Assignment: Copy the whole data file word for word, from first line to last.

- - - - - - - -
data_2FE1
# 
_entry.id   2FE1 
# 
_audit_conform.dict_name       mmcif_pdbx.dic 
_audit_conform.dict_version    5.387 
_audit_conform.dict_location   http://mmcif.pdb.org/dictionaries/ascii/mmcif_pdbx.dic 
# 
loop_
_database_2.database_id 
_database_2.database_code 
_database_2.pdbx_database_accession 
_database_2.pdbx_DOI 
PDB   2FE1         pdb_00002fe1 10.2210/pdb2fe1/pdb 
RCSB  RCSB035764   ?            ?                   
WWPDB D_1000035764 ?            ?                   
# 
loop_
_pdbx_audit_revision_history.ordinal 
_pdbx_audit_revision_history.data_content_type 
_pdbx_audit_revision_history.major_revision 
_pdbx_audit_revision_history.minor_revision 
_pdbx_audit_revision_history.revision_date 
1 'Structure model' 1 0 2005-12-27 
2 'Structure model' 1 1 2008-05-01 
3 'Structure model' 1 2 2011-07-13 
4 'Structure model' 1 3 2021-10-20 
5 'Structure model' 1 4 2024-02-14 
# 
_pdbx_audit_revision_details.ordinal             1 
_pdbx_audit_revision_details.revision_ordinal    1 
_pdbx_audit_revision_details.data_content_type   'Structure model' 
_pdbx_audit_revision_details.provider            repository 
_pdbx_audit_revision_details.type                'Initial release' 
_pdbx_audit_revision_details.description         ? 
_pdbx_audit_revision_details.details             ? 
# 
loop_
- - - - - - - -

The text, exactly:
data_2FE1
# 
_entry.id   2FE1 
# 
_audit_conform.dict_name       mmcif_pdbx.dic 
_audit_conform.dict_version    5.387 
_audit_conform.dict_location   http://mmcif.pdb.org/dictionaries/ascii/mmcif_pdbx.dic 
# 
loop_
_database_2.database_id 
_database_2.database_code 
_database_2.pdbx_database_accession 
_database_2.pdbx_DOI 
PDB   2FE1         pdb_00002fe1 10.2210/pdb2fe1/pdb 
RCSB  RCSB035764   ?            ?                   
WWPDB D_1000035764 ?            ?                   
# 
loop_
_pdbx_audit_revision_history.ordinal 
_pdbx_audit_revision_history.data_content_type 
_pdbx_audit_revision_history.major_revision 
_pdbx_audit_revision_history.minor_revision 
_pdbx_audit_revision_history.revision_date 
1 'Structure model' 1 0 2005-12-27 
2 'Structure model' 1 1 2008-05-01 
3 'Structure model' 1 2 2011-07-13 
4 'Structure model' 1 3 2021-10-20 
5 'Structure model' 1 4 2024-02-14 
# 
_pdbx_audit_revision_details.ordinal             1 
_pdbx_audit_revision_details.revision_ordinal    1 
_pdbx_audit_revision_details.data_content_type   'Structure model' 
_pdbx_audit_revision_details.provider            repository 
_pdbx_audit_revision_details.type                'Initial release' 
_pdbx_audit_revision_details.description         ? 
_pdbx_audit_revision_details.details             ? 
# 
loop_